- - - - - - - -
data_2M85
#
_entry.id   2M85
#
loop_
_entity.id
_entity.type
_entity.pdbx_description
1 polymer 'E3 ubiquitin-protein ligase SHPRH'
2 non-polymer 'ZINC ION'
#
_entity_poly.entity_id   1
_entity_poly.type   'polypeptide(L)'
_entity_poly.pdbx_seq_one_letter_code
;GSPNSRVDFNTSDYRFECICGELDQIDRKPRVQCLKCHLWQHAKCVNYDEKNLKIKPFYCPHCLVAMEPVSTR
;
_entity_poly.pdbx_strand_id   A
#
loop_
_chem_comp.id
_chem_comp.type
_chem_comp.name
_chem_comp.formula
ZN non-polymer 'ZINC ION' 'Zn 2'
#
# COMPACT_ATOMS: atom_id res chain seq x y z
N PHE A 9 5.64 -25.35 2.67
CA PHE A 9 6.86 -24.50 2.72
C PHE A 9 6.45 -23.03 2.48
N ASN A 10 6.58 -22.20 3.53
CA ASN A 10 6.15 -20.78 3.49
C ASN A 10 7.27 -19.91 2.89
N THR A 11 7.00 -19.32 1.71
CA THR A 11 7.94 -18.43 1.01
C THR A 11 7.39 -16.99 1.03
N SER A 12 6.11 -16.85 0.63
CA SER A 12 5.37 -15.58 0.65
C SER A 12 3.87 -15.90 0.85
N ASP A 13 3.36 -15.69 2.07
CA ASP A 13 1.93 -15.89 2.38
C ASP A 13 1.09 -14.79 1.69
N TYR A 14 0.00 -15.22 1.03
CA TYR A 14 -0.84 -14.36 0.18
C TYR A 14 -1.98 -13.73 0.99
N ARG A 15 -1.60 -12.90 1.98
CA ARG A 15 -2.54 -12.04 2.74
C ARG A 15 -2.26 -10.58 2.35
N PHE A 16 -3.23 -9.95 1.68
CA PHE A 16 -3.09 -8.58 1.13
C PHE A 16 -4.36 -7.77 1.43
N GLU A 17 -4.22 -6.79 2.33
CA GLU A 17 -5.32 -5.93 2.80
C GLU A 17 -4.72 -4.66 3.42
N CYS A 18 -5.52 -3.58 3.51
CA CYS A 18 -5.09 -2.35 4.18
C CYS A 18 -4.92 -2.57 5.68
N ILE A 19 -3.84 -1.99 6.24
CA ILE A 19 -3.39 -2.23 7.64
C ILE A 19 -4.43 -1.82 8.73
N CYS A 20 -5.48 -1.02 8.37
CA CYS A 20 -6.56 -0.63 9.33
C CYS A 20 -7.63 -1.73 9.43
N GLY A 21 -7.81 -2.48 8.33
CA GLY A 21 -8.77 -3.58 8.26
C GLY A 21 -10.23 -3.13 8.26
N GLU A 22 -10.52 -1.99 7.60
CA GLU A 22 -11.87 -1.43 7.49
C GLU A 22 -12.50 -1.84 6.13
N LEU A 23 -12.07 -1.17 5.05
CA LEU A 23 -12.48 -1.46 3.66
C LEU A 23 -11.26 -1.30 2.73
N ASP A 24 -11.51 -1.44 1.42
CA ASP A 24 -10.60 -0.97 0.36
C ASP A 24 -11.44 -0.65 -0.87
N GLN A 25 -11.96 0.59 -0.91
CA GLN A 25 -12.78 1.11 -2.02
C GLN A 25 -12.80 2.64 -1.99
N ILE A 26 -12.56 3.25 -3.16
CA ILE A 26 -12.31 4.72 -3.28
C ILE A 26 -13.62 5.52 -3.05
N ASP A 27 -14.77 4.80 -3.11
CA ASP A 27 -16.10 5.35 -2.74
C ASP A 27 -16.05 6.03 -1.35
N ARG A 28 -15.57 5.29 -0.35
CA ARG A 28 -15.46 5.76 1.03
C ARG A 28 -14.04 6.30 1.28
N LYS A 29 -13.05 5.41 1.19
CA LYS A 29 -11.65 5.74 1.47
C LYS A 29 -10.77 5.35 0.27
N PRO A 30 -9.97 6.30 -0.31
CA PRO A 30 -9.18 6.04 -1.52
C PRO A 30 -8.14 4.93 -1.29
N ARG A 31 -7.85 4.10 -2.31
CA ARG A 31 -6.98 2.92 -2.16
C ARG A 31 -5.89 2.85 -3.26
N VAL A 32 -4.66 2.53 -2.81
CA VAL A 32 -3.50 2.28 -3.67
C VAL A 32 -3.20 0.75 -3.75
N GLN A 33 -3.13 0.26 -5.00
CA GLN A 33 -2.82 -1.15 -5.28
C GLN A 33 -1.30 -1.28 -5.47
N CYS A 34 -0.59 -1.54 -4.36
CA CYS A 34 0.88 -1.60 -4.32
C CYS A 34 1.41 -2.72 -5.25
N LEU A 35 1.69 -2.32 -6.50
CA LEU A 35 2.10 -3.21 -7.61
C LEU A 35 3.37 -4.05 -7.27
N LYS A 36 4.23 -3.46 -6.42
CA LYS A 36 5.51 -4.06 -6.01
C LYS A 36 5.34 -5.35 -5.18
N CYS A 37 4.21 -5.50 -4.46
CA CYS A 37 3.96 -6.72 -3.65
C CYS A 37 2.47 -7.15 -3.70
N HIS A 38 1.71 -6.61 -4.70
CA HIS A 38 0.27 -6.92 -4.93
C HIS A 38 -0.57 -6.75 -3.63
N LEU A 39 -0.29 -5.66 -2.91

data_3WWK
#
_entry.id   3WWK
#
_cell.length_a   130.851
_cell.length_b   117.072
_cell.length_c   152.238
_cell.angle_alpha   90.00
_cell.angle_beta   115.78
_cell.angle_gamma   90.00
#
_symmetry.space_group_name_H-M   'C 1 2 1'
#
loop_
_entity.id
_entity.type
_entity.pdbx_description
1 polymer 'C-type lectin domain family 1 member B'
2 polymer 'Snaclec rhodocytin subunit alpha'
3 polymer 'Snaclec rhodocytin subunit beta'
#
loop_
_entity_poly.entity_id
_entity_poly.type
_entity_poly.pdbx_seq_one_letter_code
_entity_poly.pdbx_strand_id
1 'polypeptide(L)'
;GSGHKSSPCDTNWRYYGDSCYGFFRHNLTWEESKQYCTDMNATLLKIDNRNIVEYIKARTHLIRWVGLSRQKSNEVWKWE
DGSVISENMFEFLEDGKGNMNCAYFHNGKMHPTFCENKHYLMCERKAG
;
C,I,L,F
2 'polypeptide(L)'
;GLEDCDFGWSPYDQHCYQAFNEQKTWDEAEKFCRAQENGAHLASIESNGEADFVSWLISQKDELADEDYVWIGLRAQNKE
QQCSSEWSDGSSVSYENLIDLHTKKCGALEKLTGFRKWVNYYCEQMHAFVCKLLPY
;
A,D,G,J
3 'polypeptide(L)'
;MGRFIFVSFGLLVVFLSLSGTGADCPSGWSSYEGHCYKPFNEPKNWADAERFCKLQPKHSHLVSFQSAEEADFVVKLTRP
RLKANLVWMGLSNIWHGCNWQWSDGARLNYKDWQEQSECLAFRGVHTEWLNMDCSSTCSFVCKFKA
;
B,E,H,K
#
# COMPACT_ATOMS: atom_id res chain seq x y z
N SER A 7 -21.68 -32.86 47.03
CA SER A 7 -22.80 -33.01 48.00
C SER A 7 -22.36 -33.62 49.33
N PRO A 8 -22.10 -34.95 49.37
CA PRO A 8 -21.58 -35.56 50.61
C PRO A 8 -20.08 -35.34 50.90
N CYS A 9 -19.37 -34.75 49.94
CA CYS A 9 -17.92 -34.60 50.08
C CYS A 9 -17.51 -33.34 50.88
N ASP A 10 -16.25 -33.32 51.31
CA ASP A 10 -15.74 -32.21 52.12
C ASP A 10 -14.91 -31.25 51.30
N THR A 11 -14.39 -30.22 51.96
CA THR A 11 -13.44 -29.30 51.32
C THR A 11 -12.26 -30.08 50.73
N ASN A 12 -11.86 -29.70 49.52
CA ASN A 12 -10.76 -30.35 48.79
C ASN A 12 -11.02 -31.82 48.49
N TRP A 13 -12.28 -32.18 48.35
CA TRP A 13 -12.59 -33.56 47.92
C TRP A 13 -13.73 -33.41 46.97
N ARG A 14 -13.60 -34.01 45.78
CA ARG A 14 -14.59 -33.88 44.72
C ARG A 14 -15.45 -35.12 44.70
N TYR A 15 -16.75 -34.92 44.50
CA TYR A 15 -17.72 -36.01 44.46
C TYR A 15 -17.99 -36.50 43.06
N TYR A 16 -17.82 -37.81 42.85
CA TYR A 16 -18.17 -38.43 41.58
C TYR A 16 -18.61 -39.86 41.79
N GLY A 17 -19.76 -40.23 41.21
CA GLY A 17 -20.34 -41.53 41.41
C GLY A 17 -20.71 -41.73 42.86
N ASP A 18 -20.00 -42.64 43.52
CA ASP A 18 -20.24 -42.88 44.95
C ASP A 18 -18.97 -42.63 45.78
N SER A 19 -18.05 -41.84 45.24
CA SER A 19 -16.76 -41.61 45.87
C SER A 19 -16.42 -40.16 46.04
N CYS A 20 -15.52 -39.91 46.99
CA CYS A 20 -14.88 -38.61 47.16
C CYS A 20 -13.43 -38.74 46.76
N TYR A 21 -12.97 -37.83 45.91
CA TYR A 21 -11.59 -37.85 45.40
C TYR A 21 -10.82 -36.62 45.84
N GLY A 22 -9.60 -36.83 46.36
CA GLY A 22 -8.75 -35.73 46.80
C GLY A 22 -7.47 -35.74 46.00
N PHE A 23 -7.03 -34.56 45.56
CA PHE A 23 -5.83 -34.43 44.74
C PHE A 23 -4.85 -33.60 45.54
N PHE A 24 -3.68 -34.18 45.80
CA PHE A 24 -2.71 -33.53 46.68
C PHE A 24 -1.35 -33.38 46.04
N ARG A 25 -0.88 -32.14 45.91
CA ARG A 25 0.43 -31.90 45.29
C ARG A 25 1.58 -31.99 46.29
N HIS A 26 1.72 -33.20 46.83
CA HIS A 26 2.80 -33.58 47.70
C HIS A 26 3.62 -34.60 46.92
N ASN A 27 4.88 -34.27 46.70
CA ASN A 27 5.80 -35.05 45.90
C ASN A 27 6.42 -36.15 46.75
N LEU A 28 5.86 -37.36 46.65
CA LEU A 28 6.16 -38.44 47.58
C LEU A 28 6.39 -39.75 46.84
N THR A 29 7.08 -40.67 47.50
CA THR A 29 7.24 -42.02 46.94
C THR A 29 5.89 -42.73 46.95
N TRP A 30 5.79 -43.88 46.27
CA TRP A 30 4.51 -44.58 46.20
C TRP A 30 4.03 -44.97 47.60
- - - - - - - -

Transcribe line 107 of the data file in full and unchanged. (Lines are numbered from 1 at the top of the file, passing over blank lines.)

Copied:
C LEU A 35 3.37 -4.05 -7.27